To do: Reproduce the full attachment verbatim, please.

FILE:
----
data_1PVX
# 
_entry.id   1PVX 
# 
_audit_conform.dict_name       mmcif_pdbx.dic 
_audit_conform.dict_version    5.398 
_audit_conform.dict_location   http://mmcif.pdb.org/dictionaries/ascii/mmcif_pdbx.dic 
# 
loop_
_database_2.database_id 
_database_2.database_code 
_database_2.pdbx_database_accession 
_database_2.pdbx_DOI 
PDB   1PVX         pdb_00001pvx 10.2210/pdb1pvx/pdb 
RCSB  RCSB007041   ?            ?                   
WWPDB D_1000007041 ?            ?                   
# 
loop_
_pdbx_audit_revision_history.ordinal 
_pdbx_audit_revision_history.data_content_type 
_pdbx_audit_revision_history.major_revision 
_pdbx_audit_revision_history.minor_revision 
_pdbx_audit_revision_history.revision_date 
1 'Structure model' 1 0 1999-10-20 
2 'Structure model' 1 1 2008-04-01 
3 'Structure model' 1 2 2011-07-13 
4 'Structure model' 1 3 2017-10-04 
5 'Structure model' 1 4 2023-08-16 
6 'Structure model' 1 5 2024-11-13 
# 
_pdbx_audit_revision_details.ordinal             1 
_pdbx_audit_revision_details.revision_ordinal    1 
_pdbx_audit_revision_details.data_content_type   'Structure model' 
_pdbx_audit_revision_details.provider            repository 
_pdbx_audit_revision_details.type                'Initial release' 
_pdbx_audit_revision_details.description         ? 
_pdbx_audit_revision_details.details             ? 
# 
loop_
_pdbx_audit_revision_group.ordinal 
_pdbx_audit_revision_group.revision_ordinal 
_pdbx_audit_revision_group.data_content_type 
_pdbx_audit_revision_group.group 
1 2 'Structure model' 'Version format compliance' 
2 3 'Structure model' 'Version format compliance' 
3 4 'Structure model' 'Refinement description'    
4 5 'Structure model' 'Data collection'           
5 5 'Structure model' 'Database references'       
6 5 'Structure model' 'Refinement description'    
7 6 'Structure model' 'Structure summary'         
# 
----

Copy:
data_1PVX
# 
_entry.id   1PVX 
# 
_audit_conform.dict_name       mmcif_pdbx.dic 
_audit_conform.dict_version    5.398 
_audit_conform.dict_location   http://mmcif.pdb.org/dictionaries/ascii/mmcif_pdbx.dic 
# 
loop_
_database_2.database_id 
_database_2.database_code 
_database_2.pdbx_database_accession 
_database_2.pdbx_DOI 
PDB   1PVX         pdb_00001pvx 10.2210/pdb1pvx/pdb 
RCSB  RCSB007041   ?            ?                   
WWPDB D_1000007041 ?            ?                   
# 
loop_
_pdbx_audit_revision_history.ordinal 
_pdbx_audit_revision_history.data_content_type 
_pdbx_audit_revision_history.major_revision 
_pdbx_audit_revision_history.minor_revision 
_pdbx_audit_revision_history.revision_date 
1 'Structure model' 1 0 1999-10-20 
2 'Structure model' 1 1 2008-04-01 
3 'Structure model' 1 2 2011-07-13 
4 'Structure model' 1 3 2017-10-04 
5 'Structure model' 1 4 2023-08-16 
6 'Structure model' 1 5 2024-11-13 
# 
_pdbx_audit_revision_details.ordinal             1 
_pdbx_audit_revision_details.revision_ordinal    1 
_pdbx_audit_revision_details.data_content_type   'Structure model' 
_pdbx_audit_revision_details.provider            repository 
_pdbx_audit_revision_details.type                'Initial release' 
_pdbx_audit_revision_details.description         ? 
_pdbx_audit_revision_details.details             ? 
# 
loop_
_pdbx_audit_revision_group.ordinal 
_pdbx_audit_revision_group.revision_ordinal 
_pdbx_audit_revision_group.data_content_type 
_pdbx_audit_revision_group.group 
1 2 'Structure model' 'Version format compliance' 
2 3 'Structure model' 'Version format compliance' 
3 4 'Structure model' 'Refinement description'    
4 5 'Structure model' 'Data collection'           
5 5 'Structure model' 'Database references'       
6 5 'Structure model' 'Refinement description'    
7 6 'Structure model' 'Structure summary'         
# 